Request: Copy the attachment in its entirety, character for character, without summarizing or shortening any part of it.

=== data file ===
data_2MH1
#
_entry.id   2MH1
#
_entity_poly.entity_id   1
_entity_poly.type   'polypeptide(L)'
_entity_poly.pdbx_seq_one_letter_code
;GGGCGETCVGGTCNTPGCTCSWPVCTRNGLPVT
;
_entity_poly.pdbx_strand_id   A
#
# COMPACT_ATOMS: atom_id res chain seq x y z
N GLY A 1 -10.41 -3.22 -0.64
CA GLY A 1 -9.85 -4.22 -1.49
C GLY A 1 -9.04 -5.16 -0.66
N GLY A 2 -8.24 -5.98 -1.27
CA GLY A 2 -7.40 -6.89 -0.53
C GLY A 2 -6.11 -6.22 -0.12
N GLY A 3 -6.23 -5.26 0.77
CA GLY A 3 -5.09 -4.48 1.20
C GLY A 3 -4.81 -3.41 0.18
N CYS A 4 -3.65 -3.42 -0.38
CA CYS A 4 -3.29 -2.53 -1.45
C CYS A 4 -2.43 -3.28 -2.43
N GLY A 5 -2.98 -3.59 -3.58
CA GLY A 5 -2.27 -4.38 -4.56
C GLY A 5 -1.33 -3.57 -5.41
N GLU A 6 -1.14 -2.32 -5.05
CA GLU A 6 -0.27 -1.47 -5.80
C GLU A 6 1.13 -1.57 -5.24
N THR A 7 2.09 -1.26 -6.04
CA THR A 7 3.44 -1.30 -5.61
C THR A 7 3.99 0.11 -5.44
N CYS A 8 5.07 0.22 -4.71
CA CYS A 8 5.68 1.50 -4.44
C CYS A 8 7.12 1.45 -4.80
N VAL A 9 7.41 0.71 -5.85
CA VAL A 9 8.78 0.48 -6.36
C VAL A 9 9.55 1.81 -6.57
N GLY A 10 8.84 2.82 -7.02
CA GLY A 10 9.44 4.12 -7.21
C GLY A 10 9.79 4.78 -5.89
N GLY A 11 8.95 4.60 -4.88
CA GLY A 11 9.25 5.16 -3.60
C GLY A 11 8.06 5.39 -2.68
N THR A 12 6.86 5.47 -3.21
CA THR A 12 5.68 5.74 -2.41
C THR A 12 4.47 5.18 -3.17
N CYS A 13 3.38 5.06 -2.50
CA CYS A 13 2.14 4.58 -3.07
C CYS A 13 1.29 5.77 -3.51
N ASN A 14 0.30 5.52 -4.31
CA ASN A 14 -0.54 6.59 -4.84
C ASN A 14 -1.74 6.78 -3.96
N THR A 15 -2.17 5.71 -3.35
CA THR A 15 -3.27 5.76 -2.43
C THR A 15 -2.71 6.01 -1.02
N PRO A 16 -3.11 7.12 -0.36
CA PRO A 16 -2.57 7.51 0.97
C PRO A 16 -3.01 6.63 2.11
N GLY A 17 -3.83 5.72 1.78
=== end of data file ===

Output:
data_2MH1
#
_entry.id   2MH1
#
_entity_poly.entity_id   1
_entity_poly.type   'polypeptide(L)'
_entity_poly.pdbx_seq_one_letter_code
;GGGCGETCVGGTCNTPGCTCSWPVCTRNGLPVT
;
_entity_poly.pdbx_strand_id   A
#
# COMPACT_ATOMS: atom_id res chain seq x y z
N GLY A 1 -10.41 -3.22 -0.64
CA GLY A 1 -9.85 -4.22 -1.49
C GLY A 1 -9.04 -5.16 -0.66
N GLY A 2 -8.24 -5.98 -1.27
CA GLY A 2 -7.40 -6.89 -0.53
C GLY A 2 -6.11 -6.22 -0.12
N GLY A 3 -6.23 -5.26 0.77
CA GLY A 3 -5.09 -4.48 1.20
C GLY A 3 -4.81 -3.41 0.18
N CYS A 4 -3.65 -3.42 -0.38
CA CYS A 4 -3.29 -2.53 -1.45
C CYS A 4 -2.43 -3.28 -2.43
N GLY A 5 -2.98 -3.59 -3.58
CA GLY A 5 -2.27 -4.38 -4.56
C GLY A 5 -1.33 -3.57 -5.41
N GLU A 6 -1.14 -2.32 -5.05
CA GLU A 6 -0.27 -1.47 -5.80
C GLU A 6 1.13 -1.57 -5.24
N THR A 7 2.09 -1.26 -6.04
CA THR A 7 3.44 -1.30 -5.61
C THR A 7 3.99 0.11 -5.44
N CYS A 8 5.07 0.22 -4.71
CA CYS A 8 5.68 1.50 -4.44
C CYS A 8 7.12 1.45 -4.80
N VAL A 9 7.41 0.71 -5.85
CA VAL A 9 8.78 0.48 -6.36
C VAL A 9 9.55 1.81 -6.57
N GLY A 10 8.84 2.82 -7.02
CA GLY A 10 9.44 4.12 -7.21
C GLY A 10 9.79 4.78 -5.89
N GLY A 11 8.95 4.60 -4.88
CA GLY A 11 9.25 5.16 -3.60
C GLY A 11 8.06 5.39 -2.68
N THR A 12 6.86 5.47 -3.21
CA THR A 12 5.68 5.74 -2.41
C THR A 12 4.47 5.18 -3.17
N CYS A 13 3.38 5.06 -2.50
CA CYS A 13 2.14 4.58 -3.07
C CYS A 13 1.29 5.77 -3.51
N ASN A 14 0.30 5.52 -4.31
CA ASN A 14 -0.54 6.59 -4.84
C ASN A 14 -1.74 6.78 -3.96
N THR A 15 -2.17 5.71 -3.35
CA THR A 15 -3.27 5.76 -2.43
C THR A 15 -2.71 6.01 -1.02
N PRO A 16 -3.11 7.12 -0.36
CA PRO A 16 -2.57 7.51 0.97
C PRO A 16 -3.01 6.63 2.11
N GLY A 17 -3.83 5.72 1.78